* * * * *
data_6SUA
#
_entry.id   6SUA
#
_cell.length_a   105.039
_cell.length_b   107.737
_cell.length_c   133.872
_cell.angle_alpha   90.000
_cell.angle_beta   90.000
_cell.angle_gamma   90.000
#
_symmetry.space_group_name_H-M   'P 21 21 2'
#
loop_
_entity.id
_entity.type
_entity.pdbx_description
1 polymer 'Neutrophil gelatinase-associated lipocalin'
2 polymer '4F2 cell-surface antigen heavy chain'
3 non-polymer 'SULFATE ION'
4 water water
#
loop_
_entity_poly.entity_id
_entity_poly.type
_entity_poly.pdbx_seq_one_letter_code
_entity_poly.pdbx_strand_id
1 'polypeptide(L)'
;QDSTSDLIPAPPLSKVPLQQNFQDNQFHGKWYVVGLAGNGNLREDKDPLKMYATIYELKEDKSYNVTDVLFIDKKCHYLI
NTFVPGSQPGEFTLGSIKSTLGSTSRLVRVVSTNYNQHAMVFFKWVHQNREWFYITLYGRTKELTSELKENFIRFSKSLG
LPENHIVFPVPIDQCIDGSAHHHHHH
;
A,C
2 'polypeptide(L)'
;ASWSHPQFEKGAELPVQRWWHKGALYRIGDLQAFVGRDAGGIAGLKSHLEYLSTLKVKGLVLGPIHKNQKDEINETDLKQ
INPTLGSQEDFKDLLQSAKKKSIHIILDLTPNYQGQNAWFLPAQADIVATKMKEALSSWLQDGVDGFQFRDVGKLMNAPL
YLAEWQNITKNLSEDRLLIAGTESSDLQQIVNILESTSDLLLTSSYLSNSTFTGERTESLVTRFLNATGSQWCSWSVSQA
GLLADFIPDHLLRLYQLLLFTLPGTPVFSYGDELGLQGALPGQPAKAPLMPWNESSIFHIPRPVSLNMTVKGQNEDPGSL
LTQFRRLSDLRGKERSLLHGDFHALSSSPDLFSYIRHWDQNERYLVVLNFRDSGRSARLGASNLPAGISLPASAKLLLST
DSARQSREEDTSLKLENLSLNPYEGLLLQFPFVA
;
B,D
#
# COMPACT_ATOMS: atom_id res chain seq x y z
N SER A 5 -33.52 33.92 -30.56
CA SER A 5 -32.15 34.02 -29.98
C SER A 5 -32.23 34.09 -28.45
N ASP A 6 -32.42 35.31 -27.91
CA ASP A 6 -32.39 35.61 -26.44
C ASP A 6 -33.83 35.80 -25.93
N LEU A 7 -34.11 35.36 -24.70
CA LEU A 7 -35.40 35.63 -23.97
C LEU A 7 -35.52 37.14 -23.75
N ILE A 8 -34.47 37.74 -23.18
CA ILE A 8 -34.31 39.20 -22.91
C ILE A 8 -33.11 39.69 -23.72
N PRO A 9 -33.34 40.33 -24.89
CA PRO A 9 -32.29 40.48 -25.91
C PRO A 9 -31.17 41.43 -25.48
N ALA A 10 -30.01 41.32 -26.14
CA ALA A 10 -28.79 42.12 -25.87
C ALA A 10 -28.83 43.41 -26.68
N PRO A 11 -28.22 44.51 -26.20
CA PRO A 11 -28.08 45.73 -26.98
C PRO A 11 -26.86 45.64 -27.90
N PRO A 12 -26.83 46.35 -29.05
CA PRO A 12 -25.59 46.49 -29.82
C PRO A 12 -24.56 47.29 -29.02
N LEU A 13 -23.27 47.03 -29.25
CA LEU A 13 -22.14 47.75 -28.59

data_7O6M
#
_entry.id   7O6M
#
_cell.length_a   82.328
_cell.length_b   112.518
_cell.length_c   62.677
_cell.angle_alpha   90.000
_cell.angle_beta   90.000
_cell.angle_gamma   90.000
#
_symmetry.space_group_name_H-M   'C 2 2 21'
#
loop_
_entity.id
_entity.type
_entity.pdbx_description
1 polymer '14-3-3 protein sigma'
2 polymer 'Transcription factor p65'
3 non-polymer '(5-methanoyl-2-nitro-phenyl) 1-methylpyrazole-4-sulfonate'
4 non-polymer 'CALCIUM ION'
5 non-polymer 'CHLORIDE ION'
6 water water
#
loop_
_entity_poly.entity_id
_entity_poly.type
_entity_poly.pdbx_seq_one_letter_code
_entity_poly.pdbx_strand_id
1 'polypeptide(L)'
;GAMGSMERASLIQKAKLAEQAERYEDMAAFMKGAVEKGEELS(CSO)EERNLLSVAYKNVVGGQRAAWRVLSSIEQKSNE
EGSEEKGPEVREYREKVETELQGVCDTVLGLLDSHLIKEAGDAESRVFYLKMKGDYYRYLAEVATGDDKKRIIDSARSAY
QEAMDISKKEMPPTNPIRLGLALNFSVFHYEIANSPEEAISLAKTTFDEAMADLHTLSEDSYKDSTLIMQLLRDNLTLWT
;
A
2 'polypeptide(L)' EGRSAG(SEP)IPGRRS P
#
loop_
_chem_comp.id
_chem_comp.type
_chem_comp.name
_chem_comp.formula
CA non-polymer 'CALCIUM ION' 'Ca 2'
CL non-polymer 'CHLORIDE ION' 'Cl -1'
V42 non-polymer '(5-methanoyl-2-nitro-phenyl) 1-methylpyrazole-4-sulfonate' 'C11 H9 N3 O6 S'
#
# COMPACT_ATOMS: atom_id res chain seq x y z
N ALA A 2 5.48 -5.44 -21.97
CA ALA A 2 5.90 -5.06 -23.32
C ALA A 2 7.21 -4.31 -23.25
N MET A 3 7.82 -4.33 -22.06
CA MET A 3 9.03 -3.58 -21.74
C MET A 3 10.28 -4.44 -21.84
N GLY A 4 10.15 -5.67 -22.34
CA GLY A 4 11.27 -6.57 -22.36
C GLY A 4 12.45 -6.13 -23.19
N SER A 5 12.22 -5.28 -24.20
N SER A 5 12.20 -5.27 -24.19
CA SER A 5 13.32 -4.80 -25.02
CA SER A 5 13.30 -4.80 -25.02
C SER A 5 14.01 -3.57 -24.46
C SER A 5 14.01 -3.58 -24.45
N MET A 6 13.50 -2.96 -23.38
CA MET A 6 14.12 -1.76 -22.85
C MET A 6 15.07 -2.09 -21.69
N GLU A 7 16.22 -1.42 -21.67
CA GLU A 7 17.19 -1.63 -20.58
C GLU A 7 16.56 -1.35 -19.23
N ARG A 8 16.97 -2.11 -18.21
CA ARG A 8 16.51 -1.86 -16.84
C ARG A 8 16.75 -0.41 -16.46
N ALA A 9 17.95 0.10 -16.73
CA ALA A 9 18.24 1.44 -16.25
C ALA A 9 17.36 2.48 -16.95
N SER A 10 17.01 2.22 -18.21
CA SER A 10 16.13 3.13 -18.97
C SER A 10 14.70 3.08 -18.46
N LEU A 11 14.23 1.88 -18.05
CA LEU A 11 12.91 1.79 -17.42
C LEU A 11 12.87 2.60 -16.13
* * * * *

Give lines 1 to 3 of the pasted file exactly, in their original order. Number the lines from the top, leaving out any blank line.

data_6SUA
#
_entry.id   6SUA